When I was a little girl growing up in New England, my father used to play a game at our dinner table. He called it the General Knowledge Game. Each night he would ask the same question: “What happened in the world today that might change the world as you know it for yourself or others?” At first, I didn’t have any answers for him. He quietly responded that perhaps it was time for me to start reading a newspaper and to pay more attention to the evening news (this was long before 24 hour news coverage). Believe me, it was a bit of an effort for an eight year old to watch the news or read a newspaper.
Wanting to please my dad I started to read and listen and when he asked the same question again, I had some new answers for him. My younger sister balked at Dad’s game but when she saw how happy my answers made him and perhaps I got an extra dessert, she too bought into the new game.
There were days that the news was not that interesting to an eight year old, but Dad took all my answers as valid and always found something positive in what I had to contribute to the dinner time conversation. After I had given my answer, my father would always tell me to file that information away in my GK (general knowledge). He would then wink, and tell me that you never knew when that information might come in handy!
This game went on for years. When I was in the 7th grade, my history teacher one day asked a similar question. No one raised their hand but me, as I was armed with my treasure trove of news bytes and trivia. My teacher was taken back with my quick answer. He asked me where I got my answer. I then went into a long explanation of the game my father played at the dinner table, and how it forced me to watch the news and read a newspaper. He was fascinated. He started asking our class the same question every day.
But, little did I know how our family game had deeply impressed him until I ran into his cousin a few years ago. As we sat talking, she told me how he had incorporated that game into his classroom activities and had used it as a learning tool for years and years. He has been retired for many years. At the time that I visited with his cousin, my Dad was going through a serious, terminal, illness and it warmed my heart to realize what his simple little mealtime game had spawned.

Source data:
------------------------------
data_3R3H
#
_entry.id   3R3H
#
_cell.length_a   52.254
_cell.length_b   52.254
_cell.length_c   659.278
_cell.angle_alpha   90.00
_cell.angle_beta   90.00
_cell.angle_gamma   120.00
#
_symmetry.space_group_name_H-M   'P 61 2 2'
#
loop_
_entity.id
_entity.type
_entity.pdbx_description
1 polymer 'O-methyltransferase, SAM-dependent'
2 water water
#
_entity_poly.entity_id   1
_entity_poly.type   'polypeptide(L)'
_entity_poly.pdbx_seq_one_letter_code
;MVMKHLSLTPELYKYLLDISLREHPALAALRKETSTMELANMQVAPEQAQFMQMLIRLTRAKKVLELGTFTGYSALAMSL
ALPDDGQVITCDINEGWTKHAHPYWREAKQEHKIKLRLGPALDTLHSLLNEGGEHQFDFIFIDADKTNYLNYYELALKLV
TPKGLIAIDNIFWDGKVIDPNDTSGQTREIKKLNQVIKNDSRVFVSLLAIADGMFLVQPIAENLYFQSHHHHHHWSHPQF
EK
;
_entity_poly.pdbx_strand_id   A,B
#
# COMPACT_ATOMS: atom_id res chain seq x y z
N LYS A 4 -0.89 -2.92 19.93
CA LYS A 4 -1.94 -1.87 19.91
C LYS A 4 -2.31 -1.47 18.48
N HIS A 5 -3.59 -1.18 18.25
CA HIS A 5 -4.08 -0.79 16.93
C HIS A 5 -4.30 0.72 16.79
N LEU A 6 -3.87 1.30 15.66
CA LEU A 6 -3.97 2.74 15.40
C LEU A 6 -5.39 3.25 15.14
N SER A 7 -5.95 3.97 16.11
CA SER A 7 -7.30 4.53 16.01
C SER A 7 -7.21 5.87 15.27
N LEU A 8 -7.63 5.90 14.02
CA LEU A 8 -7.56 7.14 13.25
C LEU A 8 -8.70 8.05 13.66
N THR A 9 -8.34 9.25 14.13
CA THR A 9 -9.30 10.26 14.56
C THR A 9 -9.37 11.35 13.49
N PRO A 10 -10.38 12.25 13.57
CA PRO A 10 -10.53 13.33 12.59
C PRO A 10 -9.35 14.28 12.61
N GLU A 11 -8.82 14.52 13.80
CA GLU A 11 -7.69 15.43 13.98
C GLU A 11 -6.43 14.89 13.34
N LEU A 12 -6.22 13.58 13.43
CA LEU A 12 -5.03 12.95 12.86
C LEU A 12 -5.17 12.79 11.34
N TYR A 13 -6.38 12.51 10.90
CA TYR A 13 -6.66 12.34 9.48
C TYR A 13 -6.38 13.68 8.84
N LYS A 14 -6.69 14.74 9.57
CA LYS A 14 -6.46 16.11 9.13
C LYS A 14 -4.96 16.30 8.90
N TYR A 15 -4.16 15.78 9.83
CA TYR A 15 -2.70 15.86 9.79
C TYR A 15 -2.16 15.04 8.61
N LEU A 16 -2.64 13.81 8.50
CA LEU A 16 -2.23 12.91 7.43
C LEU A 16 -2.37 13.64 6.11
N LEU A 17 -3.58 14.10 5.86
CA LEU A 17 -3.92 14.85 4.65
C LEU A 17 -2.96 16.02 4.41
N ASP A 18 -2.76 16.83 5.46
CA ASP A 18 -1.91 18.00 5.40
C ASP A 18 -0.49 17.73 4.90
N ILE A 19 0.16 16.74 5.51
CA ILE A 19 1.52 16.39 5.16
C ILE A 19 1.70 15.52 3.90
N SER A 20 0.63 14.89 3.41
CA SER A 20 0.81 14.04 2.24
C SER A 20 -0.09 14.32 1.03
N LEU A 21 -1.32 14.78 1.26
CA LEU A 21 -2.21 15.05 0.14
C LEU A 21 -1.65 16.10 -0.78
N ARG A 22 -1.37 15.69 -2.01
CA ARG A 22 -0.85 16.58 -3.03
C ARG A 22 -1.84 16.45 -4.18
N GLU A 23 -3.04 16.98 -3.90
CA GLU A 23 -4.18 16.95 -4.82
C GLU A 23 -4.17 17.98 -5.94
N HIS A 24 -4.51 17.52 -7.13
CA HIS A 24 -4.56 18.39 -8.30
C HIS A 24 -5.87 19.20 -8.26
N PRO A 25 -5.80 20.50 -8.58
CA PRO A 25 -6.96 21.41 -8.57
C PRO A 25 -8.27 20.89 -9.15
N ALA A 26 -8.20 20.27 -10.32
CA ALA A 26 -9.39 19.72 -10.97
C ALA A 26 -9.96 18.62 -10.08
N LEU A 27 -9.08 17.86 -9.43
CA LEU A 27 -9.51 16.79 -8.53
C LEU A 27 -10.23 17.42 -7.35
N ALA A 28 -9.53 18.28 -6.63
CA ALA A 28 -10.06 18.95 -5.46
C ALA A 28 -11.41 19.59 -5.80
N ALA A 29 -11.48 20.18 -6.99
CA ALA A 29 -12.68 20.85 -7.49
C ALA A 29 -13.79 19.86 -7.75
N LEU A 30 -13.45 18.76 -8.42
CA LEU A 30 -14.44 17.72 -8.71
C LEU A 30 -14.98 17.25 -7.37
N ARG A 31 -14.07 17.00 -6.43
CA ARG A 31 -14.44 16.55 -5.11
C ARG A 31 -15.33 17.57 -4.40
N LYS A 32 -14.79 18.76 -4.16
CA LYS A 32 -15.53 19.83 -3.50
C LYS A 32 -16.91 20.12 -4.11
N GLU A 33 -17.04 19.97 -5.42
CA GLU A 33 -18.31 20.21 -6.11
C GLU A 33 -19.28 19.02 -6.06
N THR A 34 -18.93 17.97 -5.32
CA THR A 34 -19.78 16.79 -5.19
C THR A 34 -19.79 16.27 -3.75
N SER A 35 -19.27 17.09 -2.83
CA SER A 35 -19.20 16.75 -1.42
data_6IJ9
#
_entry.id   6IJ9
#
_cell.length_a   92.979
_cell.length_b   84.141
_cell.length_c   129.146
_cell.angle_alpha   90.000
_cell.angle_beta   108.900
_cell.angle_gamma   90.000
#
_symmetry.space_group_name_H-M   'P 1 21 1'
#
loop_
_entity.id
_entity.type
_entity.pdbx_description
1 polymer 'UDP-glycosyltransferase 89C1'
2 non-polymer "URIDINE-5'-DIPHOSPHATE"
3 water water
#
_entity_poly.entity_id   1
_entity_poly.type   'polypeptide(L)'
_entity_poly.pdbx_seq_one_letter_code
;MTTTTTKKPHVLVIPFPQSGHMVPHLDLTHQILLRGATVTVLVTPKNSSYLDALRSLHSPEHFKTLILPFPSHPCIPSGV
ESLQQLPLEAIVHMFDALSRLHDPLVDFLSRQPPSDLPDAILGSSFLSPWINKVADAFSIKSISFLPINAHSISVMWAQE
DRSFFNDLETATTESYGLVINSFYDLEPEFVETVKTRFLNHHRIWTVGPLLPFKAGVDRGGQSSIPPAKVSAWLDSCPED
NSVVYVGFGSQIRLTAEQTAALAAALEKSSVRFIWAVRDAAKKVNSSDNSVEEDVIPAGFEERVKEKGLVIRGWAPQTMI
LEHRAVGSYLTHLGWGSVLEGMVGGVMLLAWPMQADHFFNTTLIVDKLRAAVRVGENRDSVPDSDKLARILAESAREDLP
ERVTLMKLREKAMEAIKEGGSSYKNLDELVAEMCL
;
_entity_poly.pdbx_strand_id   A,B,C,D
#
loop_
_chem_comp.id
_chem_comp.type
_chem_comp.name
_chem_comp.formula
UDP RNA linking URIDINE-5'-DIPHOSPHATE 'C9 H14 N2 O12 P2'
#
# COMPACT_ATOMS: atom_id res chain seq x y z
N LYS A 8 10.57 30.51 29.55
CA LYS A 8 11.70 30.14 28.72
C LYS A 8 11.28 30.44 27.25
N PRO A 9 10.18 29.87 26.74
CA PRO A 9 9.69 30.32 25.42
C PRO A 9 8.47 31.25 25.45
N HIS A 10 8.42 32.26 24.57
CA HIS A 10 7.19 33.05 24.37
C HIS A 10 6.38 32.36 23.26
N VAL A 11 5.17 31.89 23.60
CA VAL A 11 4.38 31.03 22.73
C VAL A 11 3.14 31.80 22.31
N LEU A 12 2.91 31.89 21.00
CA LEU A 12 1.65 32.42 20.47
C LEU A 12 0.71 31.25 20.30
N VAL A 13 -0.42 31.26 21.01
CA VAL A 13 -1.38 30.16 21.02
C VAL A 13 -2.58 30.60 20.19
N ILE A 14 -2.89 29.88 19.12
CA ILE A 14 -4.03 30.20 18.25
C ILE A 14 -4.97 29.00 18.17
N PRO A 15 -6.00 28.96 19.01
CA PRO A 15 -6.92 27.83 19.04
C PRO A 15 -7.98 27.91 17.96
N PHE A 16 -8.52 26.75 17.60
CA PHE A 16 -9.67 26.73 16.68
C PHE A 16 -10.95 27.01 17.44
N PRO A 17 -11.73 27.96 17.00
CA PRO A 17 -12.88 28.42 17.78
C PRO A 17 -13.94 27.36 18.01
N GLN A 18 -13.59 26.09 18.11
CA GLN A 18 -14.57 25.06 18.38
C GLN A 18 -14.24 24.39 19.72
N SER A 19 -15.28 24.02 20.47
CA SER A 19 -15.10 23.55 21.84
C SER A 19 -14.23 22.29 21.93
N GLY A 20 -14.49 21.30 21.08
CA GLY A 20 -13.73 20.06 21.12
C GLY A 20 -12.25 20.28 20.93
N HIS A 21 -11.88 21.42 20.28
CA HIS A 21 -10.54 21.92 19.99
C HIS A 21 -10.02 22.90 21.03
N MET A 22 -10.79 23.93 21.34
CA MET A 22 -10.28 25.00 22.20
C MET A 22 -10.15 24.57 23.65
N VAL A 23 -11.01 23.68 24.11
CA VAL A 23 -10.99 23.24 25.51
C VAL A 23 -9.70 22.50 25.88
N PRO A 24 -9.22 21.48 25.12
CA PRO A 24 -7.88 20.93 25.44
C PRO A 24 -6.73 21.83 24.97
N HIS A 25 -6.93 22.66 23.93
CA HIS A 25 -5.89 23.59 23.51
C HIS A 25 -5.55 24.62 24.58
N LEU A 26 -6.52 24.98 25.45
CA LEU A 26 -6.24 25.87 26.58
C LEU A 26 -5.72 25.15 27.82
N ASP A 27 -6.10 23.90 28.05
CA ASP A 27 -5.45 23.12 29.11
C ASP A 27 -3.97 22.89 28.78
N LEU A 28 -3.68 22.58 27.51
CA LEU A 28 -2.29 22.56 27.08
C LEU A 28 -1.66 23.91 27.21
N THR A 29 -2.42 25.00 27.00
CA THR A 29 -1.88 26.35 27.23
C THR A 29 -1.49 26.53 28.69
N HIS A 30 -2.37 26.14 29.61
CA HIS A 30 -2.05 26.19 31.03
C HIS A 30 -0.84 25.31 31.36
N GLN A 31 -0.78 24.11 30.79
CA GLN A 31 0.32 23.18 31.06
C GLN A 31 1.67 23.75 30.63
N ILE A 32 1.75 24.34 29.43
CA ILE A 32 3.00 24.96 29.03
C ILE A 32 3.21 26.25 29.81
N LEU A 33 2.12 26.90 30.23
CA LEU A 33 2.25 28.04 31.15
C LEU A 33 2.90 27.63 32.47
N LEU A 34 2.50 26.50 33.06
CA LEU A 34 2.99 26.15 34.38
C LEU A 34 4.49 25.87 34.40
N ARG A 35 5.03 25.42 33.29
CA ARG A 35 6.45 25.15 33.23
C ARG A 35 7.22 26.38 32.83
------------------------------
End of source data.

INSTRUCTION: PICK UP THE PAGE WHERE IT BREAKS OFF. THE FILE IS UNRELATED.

My dad and I continued to play this game even when I reached adulthood and I lived far from home. Every time we talked on the phone, he would ask what I had recently filed away in my GK. I really miss his voice asking that familiar question. My dad is gone now, but his game and all he taught me about expanding your general knowledge still continues. I sometimes wonder, how many others that studied in that 7th grade classroom continue to foster Daddy’s game in classrooms of their own or at dinner tables around the country.
I played the same game with my son Will as he grew up. And now I often ask my three grandchildren, during our weekly telephone conversations, what has happened in the world that, “Might change the world as they know it for themselves or others?” When they answer I tell them to file the answer away in their GK. I tell them that they never know when that information might come in handy!
Currently I teach history “online” for Cowley College in Arkansas City, Kansas. In memory of Daddy’s dinner table game of knowledge sharing, I place weekly postings concerning world events that affect us all in a column on the class homepage. The column entitled: General Knowledge aims to broaden my students’ world view. They are then encouraged to discuss the topics on our class discussion board.
The column has been well received and has become a vital learning tool that enlivens distance education. It now reaches approximately one hundred students each semester. It is a growing educational achievement when a student asks to receive the column long after the course is finished or they tell me they will play the game with their own children.
In addition to sharing the game with my grandchildren and students, I also send the column (each Monday morning) on a distribution list to family, friends and academic peers. I think my Dad would be happy to know how far his game has gone, and how many people it has touched. “This I believe”, has been the greatest gift a father could pass on to his daughter.
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